History and legend of the Amarnath Yatra

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  • The yatra to the cave shrine of Lord Shiva high up in the Himalayas of south Kashmir is among the country’s most revered pilgrim ages, made by hundreds of thousands of people every year. The cave is at 3,888 m above sea level, and can be reached only on foot or by pony. Pilgrims travel 46 km from Pahalgam or 16 km from Baltal along a steep mountain trail.

Legend of the shrine

  • According to legend, when Lord Shiva decided to tell Parvati the AmarKatha, he chose the Amarnath cave. The cave is believed to have been discovered in 1850 by a Muslim shepherd named Buta Malik who, while grazing his herd in the mountains, came across a Sufi saint who gave him a bagful of coal. When Malik returned home and opened the bag, he found it was full of gold. He ran to the mountains to thank the saint but could find no one.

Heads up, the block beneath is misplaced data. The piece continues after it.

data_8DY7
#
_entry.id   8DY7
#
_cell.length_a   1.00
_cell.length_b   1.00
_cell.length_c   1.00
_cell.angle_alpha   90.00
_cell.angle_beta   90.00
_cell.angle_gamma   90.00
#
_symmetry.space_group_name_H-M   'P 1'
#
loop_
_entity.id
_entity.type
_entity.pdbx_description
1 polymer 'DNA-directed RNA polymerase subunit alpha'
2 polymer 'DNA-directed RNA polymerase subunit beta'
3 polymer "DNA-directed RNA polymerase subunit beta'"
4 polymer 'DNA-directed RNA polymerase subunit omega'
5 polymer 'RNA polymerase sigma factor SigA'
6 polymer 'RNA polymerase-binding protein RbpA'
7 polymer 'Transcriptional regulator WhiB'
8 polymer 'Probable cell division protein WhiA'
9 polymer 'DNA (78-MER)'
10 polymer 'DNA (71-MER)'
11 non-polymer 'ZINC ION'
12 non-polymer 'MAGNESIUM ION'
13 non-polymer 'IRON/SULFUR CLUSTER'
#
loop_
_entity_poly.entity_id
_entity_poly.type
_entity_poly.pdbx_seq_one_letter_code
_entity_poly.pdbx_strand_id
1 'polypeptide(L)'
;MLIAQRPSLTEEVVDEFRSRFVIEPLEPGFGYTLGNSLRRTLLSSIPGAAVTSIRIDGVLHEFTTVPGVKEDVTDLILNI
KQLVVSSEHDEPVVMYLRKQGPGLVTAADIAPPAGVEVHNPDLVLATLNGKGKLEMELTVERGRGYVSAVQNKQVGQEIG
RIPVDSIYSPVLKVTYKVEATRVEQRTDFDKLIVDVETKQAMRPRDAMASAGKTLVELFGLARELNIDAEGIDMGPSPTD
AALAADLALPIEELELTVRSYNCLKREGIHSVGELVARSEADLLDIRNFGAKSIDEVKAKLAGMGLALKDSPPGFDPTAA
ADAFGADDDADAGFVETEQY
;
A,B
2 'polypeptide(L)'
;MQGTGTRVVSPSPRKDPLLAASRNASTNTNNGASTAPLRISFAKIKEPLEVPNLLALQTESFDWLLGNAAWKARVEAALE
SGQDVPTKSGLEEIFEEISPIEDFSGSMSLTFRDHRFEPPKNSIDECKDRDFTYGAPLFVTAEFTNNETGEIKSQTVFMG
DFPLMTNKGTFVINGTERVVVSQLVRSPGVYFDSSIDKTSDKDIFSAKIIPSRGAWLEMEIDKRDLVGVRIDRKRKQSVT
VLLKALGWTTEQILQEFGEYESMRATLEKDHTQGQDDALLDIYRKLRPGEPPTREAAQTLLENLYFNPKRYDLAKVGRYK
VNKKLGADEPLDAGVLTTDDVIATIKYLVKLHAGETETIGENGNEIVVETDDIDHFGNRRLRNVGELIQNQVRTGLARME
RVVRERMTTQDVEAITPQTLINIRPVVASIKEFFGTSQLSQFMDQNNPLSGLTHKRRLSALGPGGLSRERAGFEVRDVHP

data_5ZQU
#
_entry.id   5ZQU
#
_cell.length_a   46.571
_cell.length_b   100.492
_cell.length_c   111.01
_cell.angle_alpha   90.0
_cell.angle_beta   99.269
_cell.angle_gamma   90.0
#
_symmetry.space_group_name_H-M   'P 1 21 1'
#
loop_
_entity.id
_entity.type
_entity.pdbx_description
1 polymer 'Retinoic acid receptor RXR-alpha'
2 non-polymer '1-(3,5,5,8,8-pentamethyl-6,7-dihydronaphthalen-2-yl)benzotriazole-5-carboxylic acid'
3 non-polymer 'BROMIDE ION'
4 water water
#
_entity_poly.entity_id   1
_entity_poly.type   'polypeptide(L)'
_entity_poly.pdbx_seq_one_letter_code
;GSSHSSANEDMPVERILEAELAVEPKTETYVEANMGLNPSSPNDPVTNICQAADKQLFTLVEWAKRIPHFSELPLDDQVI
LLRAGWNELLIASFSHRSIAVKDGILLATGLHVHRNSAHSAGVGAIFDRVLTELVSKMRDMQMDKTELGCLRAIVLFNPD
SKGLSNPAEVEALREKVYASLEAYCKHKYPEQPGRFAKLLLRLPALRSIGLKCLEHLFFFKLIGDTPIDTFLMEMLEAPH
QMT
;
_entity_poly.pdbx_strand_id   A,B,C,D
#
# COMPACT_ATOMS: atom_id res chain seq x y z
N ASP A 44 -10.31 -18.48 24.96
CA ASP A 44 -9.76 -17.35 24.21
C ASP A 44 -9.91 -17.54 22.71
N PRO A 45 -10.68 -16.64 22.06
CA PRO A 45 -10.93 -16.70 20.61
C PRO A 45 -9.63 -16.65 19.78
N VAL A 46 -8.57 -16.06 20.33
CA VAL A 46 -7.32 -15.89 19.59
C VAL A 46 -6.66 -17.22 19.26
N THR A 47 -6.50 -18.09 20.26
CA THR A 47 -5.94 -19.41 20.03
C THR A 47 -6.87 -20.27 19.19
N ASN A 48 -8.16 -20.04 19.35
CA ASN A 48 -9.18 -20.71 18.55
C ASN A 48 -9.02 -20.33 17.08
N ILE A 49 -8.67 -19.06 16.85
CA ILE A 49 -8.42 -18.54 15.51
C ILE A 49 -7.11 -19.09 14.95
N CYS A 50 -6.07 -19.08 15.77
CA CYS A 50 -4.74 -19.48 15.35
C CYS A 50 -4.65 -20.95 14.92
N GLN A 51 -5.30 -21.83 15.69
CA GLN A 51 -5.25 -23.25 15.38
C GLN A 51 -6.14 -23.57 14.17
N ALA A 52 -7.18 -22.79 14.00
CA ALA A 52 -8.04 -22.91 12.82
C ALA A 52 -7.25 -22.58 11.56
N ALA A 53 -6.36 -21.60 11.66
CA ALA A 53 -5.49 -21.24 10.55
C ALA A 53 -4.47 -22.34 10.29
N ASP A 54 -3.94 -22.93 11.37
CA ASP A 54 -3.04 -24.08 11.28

• What he found instead, was the cave and its famous ice lingam. Believed to represent Lord Shiva, the lingam is formed by a trickle of water from a cleft in the roof of the cave. As the water drips, it freezes to form a stalagmite.
  • The lingam gets its full shape in May every year, after which it begins to melt. On the left of the lingam are two smaller ice stalagmites, rep resenting Parvati and Lord Ganesh.

The history of yatra

  • There is no official record of when the yatra formally began. The family of Buta Malik remained the traditional custodian of the shrine, along with Hindu priests from the Dashnami Akhara and Purohit Sabha Mattan.
  • This turned Amarnath into a symbol of communal harmony and composite culture.

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